by Daniel Emberg
photo by Cheyenne Rae
Reverend Peyton’s Big Damn Band will be hitting the stage in an hour, and the Rev is seated at a picnic table working on his band’s setlist for the night. Turning his formidable facial follicles across the street toward the King’s Head Pub, he smiles at the action on the patio. “You know,” he says, “It’s a lot of fun, but I don’t drink so I’m not much for bars except when we’re playing. You know that store Claire’s at the mall, with the earrings and stuff? If they had music there, that’s where I would hang out, is Claire’s. I just want to be where the music is.”
The statement is made with no disrespect to the bar world: Reverend Peyton and his crew just want to play wherever people are ready to hear good songs. Among the most popular and proficient finger-picking guitarists around, he has worked extremely hard to make it so. Peyton’s steadfast commitment to the craft stems at least in part from having his musical dreams temporarily derailed by problems with his fretting hand as a teenager.
“I didn’t play for almost two years and they told me I was never gonna play again. The doctor said, ‘Son, find something else to do.’ I was able to have surgery and fix it, but before I figured that out it was a hard road, man.” A week after that surgery, he met a woman named Breezy who has since become his wife and bandmate; in fact, the Rev credits Breezy with giving him the confidence to keep working toward a music career and joining him in the endeavour.
“She started talking about playing washboard….and man, it didn’t take her long to get good. People think, oh washboard, how hard could it be?” continues Peyton, “but it’s a different thing to just be able to play it to say you play it, and to be a master at it, to really be good.”
Explaining why just the two of them with a drummer often sound like a larger group, the Rev offers, “She has such a way of playing in our band that it almost fills the same space as a rhythm guitar. Between my thumb playing bass and my fingers playing the lead…and the drums, no one misses anything.”
Peyton fashioned his distinctive guitar style through an obsession with old country blues records. In fact, two years ago the band released Peyton On Patton, a full album of their versions of Charlie Patton songs recorded into one microphone in a single day. As the Rev explains, “When I was younger, man, I was completely obtuse about music. If it wasn’t country blues, then it better be something similar because I wasn’t into it otherwise.”
Pointing to a tour with Flogging Molly as a major touchstone in learning to appreciate other styles of music, Peyton says, “[Now] I just really appreciate good songs because they are a gift….you can get to be awesome on an instrument by just spending a lot of time with it….but to write a good song is the toughest thing in music.”
How, then, does Reverend Peyton go about his most difficult musical task?
“It almost always starts with the music. Like, I come up with the music but sometimes the music will sing words to me.” By way of example he mentions the song “Devils Look Like Angels”: “I made up the music to that song ten years ago, and that song just sort of sat until it sang words to me.” The song would become the lead single for the band’s 2012 album Between the Ditches, and anyone who has not seen the official video (which was banned in several European countries) would be well advised to check it out.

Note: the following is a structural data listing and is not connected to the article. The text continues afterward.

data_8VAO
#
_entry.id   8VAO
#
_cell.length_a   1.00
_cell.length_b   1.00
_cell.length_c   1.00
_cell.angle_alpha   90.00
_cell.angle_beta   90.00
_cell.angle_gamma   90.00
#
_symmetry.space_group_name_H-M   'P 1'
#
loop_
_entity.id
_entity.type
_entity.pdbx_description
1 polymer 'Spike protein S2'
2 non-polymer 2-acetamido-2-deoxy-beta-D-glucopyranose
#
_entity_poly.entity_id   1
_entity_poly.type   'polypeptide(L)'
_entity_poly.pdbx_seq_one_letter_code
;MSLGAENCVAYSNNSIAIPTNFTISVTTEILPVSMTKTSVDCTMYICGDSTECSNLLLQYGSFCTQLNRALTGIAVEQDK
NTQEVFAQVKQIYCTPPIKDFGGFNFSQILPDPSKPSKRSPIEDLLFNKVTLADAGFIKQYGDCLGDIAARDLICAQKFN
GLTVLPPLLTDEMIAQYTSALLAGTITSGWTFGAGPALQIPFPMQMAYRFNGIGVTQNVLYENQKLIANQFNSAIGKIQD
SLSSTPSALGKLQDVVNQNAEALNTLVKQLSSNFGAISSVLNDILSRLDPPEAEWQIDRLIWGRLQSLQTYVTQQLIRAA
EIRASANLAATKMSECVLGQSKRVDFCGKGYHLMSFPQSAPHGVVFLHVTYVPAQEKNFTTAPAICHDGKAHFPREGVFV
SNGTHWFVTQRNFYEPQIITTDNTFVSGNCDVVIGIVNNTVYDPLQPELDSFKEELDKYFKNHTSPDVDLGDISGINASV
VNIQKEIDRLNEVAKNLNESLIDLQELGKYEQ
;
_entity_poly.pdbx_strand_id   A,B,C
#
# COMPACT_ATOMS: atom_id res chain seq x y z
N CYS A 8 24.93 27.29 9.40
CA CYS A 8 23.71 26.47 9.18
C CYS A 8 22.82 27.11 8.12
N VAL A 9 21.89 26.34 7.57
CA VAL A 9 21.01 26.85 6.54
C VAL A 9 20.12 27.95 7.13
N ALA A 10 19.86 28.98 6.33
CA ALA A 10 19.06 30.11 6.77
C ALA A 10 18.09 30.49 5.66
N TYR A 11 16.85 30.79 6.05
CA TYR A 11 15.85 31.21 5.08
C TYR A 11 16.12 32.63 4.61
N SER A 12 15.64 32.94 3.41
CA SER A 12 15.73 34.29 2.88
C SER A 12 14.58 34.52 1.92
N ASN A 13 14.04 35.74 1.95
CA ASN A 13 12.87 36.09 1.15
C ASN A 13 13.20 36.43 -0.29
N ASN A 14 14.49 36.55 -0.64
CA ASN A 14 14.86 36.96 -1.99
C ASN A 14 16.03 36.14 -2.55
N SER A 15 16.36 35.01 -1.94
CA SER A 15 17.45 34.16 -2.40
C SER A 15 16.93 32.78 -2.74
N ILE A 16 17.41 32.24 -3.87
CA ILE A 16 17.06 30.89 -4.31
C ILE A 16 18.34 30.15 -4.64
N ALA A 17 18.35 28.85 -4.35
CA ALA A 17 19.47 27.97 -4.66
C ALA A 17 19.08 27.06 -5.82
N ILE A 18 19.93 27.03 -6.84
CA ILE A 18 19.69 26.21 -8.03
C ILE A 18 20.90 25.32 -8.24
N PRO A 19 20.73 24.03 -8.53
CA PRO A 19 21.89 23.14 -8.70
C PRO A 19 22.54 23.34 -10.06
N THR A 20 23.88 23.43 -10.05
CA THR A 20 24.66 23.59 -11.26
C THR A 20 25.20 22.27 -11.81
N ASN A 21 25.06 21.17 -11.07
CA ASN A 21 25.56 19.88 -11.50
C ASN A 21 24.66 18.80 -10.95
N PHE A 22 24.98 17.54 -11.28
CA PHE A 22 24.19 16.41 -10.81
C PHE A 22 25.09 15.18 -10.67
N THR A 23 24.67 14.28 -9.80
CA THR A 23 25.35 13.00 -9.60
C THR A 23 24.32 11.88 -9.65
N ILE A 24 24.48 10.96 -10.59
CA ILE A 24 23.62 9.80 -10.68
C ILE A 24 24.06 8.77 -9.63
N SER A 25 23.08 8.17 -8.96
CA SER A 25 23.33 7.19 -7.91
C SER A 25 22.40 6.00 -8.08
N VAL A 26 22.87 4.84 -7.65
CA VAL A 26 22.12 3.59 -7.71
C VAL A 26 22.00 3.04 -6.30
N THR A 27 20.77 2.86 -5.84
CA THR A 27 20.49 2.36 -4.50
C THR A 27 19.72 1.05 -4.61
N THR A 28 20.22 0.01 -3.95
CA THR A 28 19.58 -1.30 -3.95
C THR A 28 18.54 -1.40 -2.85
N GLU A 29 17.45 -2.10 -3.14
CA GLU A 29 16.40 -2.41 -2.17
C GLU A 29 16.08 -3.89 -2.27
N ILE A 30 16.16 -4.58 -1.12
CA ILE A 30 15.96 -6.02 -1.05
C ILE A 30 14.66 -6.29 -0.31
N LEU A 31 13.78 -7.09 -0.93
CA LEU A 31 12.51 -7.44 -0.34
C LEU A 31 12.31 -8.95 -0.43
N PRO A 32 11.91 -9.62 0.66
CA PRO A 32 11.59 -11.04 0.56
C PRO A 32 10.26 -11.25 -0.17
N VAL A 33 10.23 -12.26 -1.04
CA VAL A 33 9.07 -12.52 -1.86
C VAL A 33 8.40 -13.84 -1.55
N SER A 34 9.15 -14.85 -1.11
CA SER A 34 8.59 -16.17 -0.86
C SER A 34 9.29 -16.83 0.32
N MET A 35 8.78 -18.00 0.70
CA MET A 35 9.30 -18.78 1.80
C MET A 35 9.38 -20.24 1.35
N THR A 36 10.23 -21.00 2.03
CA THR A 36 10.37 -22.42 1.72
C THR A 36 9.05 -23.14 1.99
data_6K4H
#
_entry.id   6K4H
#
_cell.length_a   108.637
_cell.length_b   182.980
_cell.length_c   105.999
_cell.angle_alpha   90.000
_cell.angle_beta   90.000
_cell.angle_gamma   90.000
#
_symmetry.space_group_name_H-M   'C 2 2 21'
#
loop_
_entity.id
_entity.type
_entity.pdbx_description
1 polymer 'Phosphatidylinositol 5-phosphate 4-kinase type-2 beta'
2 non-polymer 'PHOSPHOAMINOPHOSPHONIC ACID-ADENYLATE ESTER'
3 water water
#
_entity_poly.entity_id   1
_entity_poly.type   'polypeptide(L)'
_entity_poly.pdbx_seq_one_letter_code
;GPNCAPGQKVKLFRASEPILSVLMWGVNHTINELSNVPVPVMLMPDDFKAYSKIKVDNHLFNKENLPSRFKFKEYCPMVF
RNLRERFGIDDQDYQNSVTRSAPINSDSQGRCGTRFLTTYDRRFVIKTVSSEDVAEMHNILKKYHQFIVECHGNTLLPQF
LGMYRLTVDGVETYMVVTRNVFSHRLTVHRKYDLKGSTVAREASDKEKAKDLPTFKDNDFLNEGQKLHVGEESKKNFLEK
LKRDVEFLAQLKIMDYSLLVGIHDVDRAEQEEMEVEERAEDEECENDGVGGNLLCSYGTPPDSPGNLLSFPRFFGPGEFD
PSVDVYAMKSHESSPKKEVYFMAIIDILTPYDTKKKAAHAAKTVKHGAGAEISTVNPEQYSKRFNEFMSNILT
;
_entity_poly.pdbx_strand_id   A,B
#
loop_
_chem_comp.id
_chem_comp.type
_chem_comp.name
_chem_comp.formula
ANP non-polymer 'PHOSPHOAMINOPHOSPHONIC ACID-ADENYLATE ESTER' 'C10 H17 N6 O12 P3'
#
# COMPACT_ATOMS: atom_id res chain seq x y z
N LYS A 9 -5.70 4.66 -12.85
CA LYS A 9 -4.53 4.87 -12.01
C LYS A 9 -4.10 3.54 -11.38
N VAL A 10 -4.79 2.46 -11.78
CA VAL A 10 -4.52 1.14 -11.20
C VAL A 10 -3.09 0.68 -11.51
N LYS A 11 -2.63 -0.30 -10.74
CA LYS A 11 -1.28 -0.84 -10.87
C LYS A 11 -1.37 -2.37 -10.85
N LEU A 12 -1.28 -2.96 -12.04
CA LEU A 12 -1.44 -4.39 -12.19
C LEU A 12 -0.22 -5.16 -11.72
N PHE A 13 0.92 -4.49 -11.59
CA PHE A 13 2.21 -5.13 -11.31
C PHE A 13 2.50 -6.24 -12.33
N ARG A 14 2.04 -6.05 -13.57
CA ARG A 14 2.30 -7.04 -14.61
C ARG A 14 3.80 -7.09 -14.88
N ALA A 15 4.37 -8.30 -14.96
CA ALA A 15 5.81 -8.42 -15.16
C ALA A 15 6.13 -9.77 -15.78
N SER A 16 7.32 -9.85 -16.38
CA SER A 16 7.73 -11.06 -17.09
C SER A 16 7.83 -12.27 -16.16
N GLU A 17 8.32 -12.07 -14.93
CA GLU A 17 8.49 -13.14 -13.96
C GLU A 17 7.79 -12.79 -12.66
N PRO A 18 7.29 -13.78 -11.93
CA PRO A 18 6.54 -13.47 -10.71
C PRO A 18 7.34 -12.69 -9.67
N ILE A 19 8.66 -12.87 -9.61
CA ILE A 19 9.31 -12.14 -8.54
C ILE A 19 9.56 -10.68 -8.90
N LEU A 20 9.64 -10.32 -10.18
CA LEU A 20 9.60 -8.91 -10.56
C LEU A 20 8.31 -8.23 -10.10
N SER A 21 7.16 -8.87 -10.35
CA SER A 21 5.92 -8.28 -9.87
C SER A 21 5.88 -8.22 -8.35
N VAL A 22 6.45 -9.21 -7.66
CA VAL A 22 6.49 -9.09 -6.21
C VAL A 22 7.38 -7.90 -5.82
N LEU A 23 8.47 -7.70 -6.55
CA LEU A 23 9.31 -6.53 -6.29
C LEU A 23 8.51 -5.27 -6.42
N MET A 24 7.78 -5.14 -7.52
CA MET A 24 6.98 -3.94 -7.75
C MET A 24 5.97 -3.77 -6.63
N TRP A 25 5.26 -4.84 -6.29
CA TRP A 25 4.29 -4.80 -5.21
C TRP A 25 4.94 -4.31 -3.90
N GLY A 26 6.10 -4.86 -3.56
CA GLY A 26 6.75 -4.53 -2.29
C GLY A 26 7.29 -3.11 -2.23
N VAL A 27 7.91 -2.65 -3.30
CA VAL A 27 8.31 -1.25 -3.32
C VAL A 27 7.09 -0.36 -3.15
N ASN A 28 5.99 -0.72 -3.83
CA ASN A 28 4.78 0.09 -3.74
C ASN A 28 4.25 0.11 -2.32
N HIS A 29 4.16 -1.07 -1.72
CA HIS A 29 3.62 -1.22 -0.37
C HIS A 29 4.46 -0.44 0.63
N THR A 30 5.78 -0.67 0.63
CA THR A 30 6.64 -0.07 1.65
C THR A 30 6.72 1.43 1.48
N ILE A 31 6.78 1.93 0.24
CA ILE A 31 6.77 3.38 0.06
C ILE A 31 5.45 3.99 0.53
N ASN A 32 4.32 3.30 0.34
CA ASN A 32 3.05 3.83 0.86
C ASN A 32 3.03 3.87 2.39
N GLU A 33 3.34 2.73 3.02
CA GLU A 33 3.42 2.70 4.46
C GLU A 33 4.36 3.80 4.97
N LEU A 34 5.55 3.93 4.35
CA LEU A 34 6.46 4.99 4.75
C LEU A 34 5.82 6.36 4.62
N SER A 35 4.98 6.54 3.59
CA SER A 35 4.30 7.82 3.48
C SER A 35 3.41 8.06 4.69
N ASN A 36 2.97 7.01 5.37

Summarizing his approach to songcraft, Peyton explains, “I’d rather wow ’em with the guitar than with the words,” continuing that he prefers that anyone in the audience be able to understand and sing along with his words.
When showtime hit, the band took little time working themselves and the crowd into a frenzy with “That Train Song”, which set the tone for a high-tempo show that had adults young and old dancing and marvelling at just how hard the band plays.
Over the steady chug of tour manager-turned-drummer Ben Bussell, the Rev thunderously picks, plucks, and slides along custom 16-gauge strings on a battery of guitars including (among others) a mid-1930s National, a three-string cigar box unit, and a custom piece including parts salvaged from the metal roof and wood siding of a barn.
One would never guess Bussell just started playing with them a few months ago, and playing anywhere from 200-250 shows a year has allowed the Rev and Breezy to hone their personal chemistry into something which translates wonderfully to the stage—the whole band drips swagger, but in the charming sense rather than cocky. They really just look delighted to know people have come to share in their fun.
As fiercely as the frontman goes at his guitar, Breezy is an equally emphatic washboard player. According to the Rev, “[S]he has to play stainless because otherwise she wears through ’em too fast….She can take a galvanized board and destroy it in one show.” Tonight, instead of shredding through the metal, Breezy waits for the encore (“Two Bottles of Wine”, a frenetic 2007 zydeco tune co-written with Jason Webley) to delight the dance floor by setting her washboard on fire.
In between the opener and closer mentioned, the band winds its way through selections from a catalogue that proves Peyton to be quite adept at what he considers the most difficult job in music: newer crowd-pleasers such as “Big Blue Chevy ’72” and “Clap Your Hands” are interwoven with old favourites like “Them Old Days Are Gone” and the charming “Mama’s Fried Potatoes.” After witnessing two sets with nary a lull, the crowd is firmly behind them and the encore was certainly earned rather than imposed.
Those lucky enough to have caught their two-night stint in Winnipeg are surely glad the Big Damn Band found their way to the King’s Head and will be talking their friends into joining for the night, even if the show is at…you know, that place in the mall with earrings and stuff.